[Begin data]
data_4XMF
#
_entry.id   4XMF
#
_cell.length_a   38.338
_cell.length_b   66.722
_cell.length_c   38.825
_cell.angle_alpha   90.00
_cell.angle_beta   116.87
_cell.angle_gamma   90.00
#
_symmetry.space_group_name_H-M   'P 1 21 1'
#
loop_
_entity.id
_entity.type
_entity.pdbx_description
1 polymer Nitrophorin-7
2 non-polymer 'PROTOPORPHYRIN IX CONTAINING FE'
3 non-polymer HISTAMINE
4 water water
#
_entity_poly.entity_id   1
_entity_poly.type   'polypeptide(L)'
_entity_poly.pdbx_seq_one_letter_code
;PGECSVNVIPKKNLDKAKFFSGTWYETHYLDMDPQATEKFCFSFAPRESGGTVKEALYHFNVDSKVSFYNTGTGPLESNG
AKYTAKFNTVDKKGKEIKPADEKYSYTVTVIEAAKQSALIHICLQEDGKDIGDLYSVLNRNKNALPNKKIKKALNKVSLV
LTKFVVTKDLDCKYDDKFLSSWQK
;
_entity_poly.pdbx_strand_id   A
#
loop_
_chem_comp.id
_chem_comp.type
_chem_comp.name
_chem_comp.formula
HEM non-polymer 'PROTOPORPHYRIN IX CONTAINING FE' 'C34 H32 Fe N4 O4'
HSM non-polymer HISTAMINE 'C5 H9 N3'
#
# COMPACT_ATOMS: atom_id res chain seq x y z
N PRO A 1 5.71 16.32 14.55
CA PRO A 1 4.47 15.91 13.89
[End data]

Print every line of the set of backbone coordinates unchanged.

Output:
data_4XMF
#
_entry.id   4XMF
#
_cell.length_a   38.338
_cell.length_b   66.722
_cell.length_c   38.825
_cell.angle_alpha   90.00
_cell.angle_beta   116.87
_cell.angle_gamma   90.00
#
_symmetry.space_group_name_H-M   'P 1 21 1'
#
loop_
_entity.id
_entity.type
_entity.pdbx_description
1 polymer Nitrophorin-7
2 non-polymer 'PROTOPORPHYRIN IX CONTAINING FE'
3 non-polymer HISTAMINE
4 water water
#
_entity_poly.entity_id   1
_entity_poly.type   'polypeptide(L)'
_entity_poly.pdbx_seq_one_letter_code
;PGECSVNVIPKKNLDKAKFFSGTWYETHYLDMDPQATEKFCFSFAPRESGGTVKEALYHFNVDSKVSFYNTGTGPLESNG
AKYTAKFNTVDKKGKEIKPADEKYSYTVTVIEAAKQSALIHICLQEDGKDIGDLYSVLNRNKNALPNKKIKKALNKVSLV
LTKFVVTKDLDCKYDDKFLSSWQK
;
_entity_poly.pdbx_strand_id   A
#
loop_
_chem_comp.id
_chem_comp.type
_chem_comp.name
_chem_comp.formula
HEM non-polymer 'PROTOPORPHYRIN IX CONTAINING FE' 'C34 H32 Fe N4 O4'
HSM non-polymer HISTAMINE 'C5 H9 N3'
#
# COMPACT_ATOMS: atom_id res chain seq x y z
N PRO A 1 5.71 16.32 14.55
CA PRO A 1 4.47 15.91 13.89